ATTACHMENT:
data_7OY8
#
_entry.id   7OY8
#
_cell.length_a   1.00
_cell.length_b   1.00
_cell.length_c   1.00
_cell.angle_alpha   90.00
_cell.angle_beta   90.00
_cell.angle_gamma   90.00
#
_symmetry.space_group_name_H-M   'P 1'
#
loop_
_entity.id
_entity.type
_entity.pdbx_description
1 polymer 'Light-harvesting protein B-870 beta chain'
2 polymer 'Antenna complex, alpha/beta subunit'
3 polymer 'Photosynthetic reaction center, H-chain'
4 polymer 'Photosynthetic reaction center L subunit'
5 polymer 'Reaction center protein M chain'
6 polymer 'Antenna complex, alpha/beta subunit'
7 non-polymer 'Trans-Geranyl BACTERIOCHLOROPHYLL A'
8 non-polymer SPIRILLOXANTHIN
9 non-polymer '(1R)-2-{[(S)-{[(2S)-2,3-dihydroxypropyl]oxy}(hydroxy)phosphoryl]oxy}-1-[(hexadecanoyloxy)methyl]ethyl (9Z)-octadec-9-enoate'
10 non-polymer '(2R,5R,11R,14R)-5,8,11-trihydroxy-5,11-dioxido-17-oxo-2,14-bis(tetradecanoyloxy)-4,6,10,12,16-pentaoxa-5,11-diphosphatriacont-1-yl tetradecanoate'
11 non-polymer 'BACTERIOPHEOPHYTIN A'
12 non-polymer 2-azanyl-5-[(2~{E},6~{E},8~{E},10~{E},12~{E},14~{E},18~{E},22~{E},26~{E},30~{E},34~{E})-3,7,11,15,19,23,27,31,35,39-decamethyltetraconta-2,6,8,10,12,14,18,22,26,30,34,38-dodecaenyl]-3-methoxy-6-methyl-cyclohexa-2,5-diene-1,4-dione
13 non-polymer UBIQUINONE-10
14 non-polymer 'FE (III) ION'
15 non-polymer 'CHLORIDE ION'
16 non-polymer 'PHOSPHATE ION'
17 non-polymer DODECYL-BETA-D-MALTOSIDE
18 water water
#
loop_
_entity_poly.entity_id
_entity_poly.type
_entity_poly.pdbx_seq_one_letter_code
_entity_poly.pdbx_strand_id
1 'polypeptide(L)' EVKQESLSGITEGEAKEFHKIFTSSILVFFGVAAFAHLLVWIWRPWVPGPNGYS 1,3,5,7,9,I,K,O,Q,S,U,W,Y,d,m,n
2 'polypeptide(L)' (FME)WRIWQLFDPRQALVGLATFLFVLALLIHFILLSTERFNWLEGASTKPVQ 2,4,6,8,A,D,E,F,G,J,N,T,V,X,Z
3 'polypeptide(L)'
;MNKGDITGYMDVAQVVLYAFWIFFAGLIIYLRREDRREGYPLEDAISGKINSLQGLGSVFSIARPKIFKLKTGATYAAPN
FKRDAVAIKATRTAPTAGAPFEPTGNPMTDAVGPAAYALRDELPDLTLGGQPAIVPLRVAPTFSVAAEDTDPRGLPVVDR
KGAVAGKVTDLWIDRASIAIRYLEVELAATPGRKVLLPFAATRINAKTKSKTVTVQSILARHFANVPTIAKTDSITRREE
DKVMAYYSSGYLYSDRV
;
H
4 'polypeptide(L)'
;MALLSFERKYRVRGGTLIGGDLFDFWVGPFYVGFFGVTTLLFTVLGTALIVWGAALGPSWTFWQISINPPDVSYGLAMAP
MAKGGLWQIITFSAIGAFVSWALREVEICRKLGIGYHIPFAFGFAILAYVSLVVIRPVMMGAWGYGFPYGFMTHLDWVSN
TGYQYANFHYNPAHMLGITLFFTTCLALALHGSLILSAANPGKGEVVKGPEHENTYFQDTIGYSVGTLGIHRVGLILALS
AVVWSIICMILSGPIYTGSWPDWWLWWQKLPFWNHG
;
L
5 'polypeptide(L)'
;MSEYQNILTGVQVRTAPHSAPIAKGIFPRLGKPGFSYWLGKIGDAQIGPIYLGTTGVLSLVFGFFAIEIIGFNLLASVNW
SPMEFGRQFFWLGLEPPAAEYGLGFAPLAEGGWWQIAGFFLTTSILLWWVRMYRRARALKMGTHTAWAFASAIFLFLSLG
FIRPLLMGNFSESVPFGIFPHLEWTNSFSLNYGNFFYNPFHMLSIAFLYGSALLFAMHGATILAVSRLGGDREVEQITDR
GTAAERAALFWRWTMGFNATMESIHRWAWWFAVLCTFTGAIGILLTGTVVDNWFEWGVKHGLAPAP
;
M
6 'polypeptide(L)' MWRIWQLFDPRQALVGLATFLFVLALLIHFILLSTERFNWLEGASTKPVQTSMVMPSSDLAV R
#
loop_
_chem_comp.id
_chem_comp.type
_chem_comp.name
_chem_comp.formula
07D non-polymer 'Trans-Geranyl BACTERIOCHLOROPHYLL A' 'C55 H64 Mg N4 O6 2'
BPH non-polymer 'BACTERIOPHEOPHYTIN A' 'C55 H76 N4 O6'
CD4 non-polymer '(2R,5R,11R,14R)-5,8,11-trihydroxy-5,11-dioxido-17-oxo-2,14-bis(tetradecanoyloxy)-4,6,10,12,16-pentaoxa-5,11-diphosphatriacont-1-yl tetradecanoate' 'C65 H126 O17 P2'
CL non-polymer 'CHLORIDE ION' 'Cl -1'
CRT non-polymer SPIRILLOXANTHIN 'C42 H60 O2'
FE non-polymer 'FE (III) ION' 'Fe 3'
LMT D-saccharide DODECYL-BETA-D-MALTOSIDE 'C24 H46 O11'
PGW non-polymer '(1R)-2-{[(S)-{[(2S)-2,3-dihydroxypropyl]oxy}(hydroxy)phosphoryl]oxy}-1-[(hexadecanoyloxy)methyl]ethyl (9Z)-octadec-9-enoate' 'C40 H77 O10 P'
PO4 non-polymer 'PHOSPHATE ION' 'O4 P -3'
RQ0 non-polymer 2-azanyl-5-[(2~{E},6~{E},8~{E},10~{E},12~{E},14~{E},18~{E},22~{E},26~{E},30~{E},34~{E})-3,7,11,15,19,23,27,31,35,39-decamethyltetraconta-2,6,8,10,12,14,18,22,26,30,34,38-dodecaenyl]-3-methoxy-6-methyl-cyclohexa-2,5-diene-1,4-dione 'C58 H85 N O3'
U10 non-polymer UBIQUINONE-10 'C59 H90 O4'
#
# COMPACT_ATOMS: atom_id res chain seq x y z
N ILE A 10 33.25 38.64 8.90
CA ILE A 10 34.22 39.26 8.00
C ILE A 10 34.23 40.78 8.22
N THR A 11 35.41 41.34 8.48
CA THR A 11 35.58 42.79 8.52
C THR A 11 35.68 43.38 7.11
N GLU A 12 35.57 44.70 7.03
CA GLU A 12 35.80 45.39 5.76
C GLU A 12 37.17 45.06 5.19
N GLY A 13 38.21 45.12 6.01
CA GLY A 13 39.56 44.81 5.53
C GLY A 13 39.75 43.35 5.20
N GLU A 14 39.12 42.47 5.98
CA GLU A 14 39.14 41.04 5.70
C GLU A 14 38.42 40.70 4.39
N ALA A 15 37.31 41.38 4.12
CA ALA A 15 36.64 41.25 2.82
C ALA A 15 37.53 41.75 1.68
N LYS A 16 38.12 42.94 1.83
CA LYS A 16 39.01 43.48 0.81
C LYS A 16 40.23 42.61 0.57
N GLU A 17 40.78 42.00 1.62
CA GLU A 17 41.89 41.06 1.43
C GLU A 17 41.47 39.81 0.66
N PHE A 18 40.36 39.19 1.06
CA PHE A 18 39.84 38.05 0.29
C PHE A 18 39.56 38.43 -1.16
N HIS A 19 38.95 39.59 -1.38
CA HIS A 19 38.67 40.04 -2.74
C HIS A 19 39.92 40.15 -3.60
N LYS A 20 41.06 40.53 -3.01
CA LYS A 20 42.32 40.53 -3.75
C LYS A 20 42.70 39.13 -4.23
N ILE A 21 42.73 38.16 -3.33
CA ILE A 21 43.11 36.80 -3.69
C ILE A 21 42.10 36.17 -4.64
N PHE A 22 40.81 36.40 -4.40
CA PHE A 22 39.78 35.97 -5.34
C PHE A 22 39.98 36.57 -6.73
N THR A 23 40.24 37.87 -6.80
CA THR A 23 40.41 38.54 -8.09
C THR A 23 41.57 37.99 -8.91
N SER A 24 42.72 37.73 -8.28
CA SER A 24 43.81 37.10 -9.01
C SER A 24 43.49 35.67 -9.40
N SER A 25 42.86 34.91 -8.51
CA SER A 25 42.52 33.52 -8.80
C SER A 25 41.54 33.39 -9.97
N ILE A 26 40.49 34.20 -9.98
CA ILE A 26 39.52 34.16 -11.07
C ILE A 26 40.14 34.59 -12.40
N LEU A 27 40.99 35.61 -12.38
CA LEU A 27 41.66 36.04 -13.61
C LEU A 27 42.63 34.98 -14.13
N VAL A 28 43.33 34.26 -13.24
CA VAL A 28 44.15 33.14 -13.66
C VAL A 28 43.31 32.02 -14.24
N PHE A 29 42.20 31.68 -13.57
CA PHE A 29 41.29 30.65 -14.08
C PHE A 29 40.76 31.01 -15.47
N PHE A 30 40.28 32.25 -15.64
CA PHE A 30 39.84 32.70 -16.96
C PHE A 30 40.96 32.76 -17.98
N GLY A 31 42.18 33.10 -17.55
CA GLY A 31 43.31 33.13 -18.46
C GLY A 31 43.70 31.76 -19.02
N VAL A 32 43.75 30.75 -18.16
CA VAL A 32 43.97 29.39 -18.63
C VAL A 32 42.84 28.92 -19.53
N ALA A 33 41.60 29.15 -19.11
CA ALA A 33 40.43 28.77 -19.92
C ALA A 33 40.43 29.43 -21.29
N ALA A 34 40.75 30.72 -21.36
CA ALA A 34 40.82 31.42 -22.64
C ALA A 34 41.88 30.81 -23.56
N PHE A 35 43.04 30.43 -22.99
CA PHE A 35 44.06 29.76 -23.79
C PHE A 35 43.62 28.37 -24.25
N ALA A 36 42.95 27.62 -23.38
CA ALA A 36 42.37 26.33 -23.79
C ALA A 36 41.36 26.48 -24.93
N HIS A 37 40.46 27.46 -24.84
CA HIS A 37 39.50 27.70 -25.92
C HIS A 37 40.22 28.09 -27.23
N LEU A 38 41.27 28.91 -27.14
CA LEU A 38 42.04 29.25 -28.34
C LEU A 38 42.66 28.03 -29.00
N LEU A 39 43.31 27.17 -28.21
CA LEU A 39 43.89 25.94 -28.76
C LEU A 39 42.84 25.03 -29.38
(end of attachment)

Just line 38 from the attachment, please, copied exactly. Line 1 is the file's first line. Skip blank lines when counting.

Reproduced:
_entity_poly.entity_id